OTTAWA - The future of Winterlude could rest in the hands of private
National Capital Commission CEO Marie Lemay said the annual
festival is not sustainable unless businesses begin to play a role.
The future of Winterlude should also include the entire City
of Ottawa, Lemay said during a speech to a sold-out crowd of business owners at
the Ottawa Chamber of Commerce Eggs N’ Icons breakfast lecture series at the
Sheraton Hotel on Friday, Nov. 12.
Businesses have approached the NCC about partnerships in the
past, Lemay said, but collaborating with them
was often not possible due to the NCC’s strict regulatory framework.
That will change next year, Lemay
said. Business partnerships won’t just be considered, they will be needed, she
told the crowd of approximately 200 people.
She said the “next level” of discussions will begin
following her announcement at the breakfast.
“We’re in the middle of continuing and making more changes,
and I think again, for this part of the changes, we will need the business
community to make it happen.”
Next year will be a test to see how the private sector can
fit into Winterlude, Lemay said. Each
strategic plan for Winterlude covers five years (the new plan covers 2011-15),
so transitioning to business partnerships would be rolled out over a couple of
years, she said.
“This time around, we learned some things that maybe we
“The bottom line is, the model that we have now is not
Winterlude isn’t sustainable financially, or environmentally
– climate change is taking a toll on the festival, and the NCC will be
hard-pressed to be able to guarantee winter weather sufficient to support
activities such as skating on the Rideau Canal for the duration of the festival
each year, Lemay said.
The NCC has been planning Winterlude for 32 years, developing
and producing all the events on its own. Lemay
said the commission needs to “rethink” how it does things to ensure the
festival can continue in the future.
“I don’t want to get used to the idea of doing things just
because this is the way we’ve been doing them,” she said. “Our whole
environment is changing; we have no choice.”
Part of that change will include inviting private companies
to stage events during the festival and use the NCC’s Winterlude marketing
material to make it part of the festival.
“It’s very evident that we can’t do it all,” Lemay said. “We have to share this brand.”
Shifting to that strategy would also encourage Winterlude
events to expand across the city, she said.
“It could be in every community. You should be in Ottawa and Gatineau
at that time and everywhere you go you should feel the Winterlude buzz; not
just on the weekends and not just downtown, but everywhere. The only way to do
that is to get everyone involved.”
Winterlude will take place from Feb. 4 to 21, 2011. Last
year, more than 600,000 attended the festival.
Another opportunity to expand programming is to make Canada Day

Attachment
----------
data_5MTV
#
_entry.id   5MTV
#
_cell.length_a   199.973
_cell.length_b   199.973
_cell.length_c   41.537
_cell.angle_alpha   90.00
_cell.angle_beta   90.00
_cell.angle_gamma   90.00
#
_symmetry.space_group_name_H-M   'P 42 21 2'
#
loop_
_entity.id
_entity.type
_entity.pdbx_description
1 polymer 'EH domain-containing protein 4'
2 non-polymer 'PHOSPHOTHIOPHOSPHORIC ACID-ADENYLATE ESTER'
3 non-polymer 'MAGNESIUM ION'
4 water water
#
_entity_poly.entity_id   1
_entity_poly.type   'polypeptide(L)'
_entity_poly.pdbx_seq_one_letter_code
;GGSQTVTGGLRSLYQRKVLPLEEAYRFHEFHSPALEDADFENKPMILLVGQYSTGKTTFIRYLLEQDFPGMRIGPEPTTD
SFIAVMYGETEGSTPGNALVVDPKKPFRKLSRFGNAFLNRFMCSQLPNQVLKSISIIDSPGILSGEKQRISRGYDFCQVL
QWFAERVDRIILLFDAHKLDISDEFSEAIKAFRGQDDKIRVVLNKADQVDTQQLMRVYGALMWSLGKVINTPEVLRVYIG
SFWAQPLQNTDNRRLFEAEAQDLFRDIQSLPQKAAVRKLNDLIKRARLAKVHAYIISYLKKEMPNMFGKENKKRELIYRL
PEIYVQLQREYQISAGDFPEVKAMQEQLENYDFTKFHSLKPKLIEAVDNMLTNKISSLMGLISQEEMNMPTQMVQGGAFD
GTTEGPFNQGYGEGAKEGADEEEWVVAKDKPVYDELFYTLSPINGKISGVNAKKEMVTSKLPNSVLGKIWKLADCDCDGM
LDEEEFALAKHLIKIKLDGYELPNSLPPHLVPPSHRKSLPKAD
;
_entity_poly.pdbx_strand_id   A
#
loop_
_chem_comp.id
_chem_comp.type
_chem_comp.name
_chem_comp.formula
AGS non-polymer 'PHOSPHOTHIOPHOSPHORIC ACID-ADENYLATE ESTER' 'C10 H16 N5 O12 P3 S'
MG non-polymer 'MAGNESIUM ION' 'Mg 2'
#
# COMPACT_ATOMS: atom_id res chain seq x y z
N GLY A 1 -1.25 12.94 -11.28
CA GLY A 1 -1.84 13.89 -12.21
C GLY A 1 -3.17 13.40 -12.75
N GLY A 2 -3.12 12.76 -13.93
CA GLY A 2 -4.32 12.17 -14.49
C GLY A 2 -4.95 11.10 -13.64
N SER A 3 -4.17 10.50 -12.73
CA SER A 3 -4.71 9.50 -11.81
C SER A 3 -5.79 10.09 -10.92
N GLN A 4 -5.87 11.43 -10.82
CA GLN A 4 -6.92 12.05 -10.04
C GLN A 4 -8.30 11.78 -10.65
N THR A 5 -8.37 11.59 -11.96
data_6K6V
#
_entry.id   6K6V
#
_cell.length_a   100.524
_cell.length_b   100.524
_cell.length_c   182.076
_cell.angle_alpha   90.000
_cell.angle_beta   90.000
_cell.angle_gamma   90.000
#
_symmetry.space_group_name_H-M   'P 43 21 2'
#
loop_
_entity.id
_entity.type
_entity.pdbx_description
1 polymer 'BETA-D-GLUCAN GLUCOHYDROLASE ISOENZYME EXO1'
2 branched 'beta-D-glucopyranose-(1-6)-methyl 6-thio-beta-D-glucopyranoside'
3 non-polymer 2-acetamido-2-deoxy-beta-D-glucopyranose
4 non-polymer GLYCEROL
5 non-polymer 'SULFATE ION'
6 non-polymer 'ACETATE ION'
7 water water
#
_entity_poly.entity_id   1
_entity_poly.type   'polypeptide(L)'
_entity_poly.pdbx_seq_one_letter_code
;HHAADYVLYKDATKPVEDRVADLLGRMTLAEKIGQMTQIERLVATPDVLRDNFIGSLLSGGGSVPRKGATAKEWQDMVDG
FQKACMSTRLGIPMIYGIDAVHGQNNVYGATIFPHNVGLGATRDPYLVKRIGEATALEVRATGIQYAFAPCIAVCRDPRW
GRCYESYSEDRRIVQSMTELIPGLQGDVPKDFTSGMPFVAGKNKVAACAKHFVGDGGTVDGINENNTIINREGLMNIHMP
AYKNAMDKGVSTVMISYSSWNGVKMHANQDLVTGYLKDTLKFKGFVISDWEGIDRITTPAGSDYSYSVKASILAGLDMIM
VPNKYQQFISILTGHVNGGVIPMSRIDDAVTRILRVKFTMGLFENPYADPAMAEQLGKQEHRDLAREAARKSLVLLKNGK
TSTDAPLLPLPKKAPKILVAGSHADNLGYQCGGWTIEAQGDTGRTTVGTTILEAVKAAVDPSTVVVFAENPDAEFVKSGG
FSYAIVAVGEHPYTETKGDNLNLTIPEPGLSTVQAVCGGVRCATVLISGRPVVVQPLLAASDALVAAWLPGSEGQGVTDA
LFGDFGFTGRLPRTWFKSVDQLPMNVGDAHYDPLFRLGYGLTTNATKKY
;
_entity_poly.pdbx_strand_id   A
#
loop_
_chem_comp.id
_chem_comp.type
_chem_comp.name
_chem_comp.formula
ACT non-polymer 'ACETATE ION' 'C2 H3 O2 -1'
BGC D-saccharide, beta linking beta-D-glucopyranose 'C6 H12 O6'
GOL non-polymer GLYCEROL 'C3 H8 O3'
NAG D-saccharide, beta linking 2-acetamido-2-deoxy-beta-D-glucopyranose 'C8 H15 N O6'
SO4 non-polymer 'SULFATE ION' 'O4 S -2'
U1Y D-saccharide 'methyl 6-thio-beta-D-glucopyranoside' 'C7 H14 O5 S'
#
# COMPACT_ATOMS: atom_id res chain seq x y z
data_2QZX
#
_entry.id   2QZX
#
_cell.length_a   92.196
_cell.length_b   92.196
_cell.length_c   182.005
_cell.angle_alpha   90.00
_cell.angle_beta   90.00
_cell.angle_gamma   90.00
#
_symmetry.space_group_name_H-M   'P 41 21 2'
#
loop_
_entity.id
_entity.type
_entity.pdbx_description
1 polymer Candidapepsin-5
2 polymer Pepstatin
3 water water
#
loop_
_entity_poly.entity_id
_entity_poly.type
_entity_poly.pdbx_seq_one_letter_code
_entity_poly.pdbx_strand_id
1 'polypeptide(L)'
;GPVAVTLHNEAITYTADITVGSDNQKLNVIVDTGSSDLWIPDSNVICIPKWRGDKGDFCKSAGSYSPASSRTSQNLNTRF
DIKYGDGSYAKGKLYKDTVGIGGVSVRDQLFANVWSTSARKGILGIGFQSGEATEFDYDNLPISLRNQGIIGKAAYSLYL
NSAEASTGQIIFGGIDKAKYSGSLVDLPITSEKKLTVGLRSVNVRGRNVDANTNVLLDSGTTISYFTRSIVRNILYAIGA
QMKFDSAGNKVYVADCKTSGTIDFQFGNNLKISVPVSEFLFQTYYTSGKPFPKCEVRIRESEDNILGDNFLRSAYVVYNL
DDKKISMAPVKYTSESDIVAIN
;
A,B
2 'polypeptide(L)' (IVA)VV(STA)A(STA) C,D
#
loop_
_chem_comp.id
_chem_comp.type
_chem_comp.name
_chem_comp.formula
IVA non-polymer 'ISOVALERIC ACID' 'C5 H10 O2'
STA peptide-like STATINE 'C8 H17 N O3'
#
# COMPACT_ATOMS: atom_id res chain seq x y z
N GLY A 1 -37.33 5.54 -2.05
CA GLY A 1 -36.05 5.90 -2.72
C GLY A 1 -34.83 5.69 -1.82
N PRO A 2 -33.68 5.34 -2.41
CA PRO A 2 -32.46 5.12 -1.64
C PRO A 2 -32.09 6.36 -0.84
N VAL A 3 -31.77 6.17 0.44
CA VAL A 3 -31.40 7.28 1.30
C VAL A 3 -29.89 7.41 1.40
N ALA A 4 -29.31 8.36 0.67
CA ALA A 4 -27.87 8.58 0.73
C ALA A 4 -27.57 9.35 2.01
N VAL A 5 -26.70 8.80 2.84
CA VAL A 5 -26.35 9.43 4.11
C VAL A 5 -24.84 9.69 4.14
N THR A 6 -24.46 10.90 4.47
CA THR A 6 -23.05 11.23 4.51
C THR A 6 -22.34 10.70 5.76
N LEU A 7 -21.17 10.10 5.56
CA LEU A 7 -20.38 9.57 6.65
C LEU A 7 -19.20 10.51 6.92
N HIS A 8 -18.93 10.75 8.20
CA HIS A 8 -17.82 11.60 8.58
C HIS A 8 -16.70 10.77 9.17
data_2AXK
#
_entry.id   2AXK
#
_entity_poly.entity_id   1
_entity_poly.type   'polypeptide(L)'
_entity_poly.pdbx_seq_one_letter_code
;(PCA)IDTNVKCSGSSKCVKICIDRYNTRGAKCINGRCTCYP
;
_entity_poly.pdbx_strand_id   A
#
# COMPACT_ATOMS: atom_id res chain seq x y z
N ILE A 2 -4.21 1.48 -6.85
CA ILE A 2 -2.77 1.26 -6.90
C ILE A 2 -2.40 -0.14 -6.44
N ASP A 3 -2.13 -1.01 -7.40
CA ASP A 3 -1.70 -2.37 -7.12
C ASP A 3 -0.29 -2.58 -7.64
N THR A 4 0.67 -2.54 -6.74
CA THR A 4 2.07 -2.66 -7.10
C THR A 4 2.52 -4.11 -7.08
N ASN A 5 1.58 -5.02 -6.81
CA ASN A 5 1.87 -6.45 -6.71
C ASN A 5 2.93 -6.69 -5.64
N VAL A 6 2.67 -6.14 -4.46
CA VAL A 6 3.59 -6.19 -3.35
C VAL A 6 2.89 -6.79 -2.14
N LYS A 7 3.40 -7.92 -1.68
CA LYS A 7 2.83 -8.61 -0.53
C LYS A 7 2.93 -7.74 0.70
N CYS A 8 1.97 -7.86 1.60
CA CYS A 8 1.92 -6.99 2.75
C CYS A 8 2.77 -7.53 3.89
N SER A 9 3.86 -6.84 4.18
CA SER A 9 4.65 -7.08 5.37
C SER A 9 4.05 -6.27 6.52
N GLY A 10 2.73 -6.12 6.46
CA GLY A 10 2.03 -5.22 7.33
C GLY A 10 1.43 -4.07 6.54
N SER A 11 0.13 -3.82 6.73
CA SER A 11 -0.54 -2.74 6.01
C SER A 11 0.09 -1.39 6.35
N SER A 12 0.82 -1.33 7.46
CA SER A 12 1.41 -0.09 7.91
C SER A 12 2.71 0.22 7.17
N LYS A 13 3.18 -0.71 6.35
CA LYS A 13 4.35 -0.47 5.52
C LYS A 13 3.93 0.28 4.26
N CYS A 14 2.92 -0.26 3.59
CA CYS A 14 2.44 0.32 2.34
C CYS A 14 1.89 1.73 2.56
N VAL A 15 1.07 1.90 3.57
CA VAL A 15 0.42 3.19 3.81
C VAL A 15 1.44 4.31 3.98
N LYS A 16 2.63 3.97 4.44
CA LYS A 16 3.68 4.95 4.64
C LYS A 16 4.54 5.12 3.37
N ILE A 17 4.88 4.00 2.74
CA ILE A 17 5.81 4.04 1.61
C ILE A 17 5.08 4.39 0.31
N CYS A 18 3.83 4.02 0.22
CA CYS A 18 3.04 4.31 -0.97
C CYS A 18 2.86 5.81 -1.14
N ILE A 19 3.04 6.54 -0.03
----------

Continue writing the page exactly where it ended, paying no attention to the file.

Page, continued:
festivities into a three- or seven-day event, Lemay
The NCC is “just embarking” on a review of the plan for Canada’s capital, a process dubbed Horizon 2067,
“I think we’re going to be touching on another dimension of the capital,”
she said. “Not just the physical, but the vibrancy of the capital … and making
it a people place.”
The commission wants to engage all Canadians in that process, so it hired
a firm to develop an “engagement strategy” to tell people about the NCC and
encourage them to participate and visit the capital region.
The winning slogan? “Canada,
just like you.”
Lemay told the audience to
expect to see a lot of that campaign starting in January 2011.
She said the winning slogan captures an inspirational message Canadians
told the commission they weren’t seeing in the NCC right now.
Rejected slogans included “Where Canadian stories live” and “The capital
of being Canadian.”
That campaign will centre on four key reasons why people should care
about the National Capital Region and it’s planning, Lemay
said. All Canadians should feel that the capital region is their “second home,”
a place imbued with culture and heritage, a place that should be a window to
the character of the entire country, and a region that represents Canada
to the rest of the world.
It should commemorate our past and our future, Lemay
The Horizon 2067 review will include a high-level transportation
framework – something the capital plan never included before, she said.
The NCC is also looking at engaging all 13 municipalities that fall
within its territory, including Beckwith, Carleton Place and Mississippi Mills. In
the past, consultations have focused on the two main cities – Ottawa
and Gatineau, but there have already been three
meetings with all 13 municipalities, Lemay
If the plan was approved by the federal government, it would give the
plan more strength, Lemay said, and she asked
business owners in attendance to consider helping push that campaign.
Ottawa residents might also be
seeing a bike-sharing program as early as next year, a possibility that is
still under negotiation, she said.
Also coming up, Lemay said the NCC will
be planning to position the capital as the hub of festivities for the 150th
anniversary of confederation in 2017.
The NCC owns 10 per
cent of the land in the National Capital Region and is responsible for Gatineau Park,
urban parks, nine parkways, 200 kilometres of pathways and hundreds of
buildings, including 63 heritage buildings.